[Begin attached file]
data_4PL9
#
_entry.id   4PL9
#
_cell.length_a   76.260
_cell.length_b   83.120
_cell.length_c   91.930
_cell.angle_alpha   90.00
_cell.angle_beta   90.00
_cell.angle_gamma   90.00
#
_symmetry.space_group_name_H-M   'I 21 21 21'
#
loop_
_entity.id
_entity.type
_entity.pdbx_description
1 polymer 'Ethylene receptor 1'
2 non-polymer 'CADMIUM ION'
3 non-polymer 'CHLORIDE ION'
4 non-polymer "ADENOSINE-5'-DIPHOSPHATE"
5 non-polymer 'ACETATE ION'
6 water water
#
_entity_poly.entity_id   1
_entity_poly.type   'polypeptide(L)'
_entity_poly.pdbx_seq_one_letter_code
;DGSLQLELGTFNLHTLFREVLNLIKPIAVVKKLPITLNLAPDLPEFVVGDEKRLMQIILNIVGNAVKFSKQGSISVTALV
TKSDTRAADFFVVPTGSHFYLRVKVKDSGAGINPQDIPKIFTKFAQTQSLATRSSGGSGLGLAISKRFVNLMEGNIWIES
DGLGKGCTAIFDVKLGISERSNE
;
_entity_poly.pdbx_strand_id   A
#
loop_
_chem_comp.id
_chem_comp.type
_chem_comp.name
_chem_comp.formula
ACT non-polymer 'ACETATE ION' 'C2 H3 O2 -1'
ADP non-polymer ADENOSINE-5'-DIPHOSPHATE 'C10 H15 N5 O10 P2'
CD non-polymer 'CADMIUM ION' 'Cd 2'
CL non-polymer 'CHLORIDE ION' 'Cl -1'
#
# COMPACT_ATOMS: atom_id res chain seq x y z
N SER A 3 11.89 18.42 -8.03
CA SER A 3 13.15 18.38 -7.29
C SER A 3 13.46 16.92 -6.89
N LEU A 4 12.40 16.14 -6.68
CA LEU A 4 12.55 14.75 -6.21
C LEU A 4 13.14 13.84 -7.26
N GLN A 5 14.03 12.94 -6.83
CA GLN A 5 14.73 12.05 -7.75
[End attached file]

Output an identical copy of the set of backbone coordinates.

data_4PL9
#
_entry.id   4PL9
#
_cell.length_a   76.260
_cell.length_b   83.120
_cell.length_c   91.930
_cell.angle_alpha   90.00
_cell.angle_beta   90.00
_cell.angle_gamma   90.00
#
_symmetry.space_group_name_H-M   'I 21 21 21'
#
loop_
_entity.id
_entity.type
_entity.pdbx_description
1 polymer 'Ethylene receptor 1'
2 non-polymer 'CADMIUM ION'
3 non-polymer 'CHLORIDE ION'
4 non-polymer "ADENOSINE-5'-DIPHOSPHATE"
5 non-polymer 'ACETATE ION'
6 water water
#
_entity_poly.entity_id   1
_entity_poly.type   'polypeptide(L)'
_entity_poly.pdbx_seq_one_letter_code
;DGSLQLELGTFNLHTLFREVLNLIKPIAVVKKLPITLNLAPDLPEFVVGDEKRLMQIILNIVGNAVKFSKQGSISVTALV
TKSDTRAADFFVVPTGSHFYLRVKVKDSGAGINPQDIPKIFTKFAQTQSLATRSSGGSGLGLAISKRFVNLMEGNIWIES
DGLGKGCTAIFDVKLGISERSNE
;
_entity_poly.pdbx_strand_id   A
#
loop_
_chem_comp.id
_chem_comp.type
_chem_comp.name
_chem_comp.formula
ACT non-polymer 'ACETATE ION' 'C2 H3 O2 -1'
ADP non-polymer ADENOSINE-5'-DIPHOSPHATE 'C10 H15 N5 O10 P2'
CD non-polymer 'CADMIUM ION' 'Cd 2'
CL non-polymer 'CHLORIDE ION' 'Cl -1'
#
# COMPACT_ATOMS: atom_id res chain seq x y z
N SER A 3 11.89 18.42 -8.03
CA SER A 3 13.15 18.38 -7.29
C SER A 3 13.46 16.92 -6.89
N LEU A 4 12.40 16.14 -6.68
CA LEU A 4 12.55 14.75 -6.21
C LEU A 4 13.14 13.84 -7.26
N GLN A 5 14.03 12.94 -6.83
CA GLN A 5 14.73 12.05 -7.75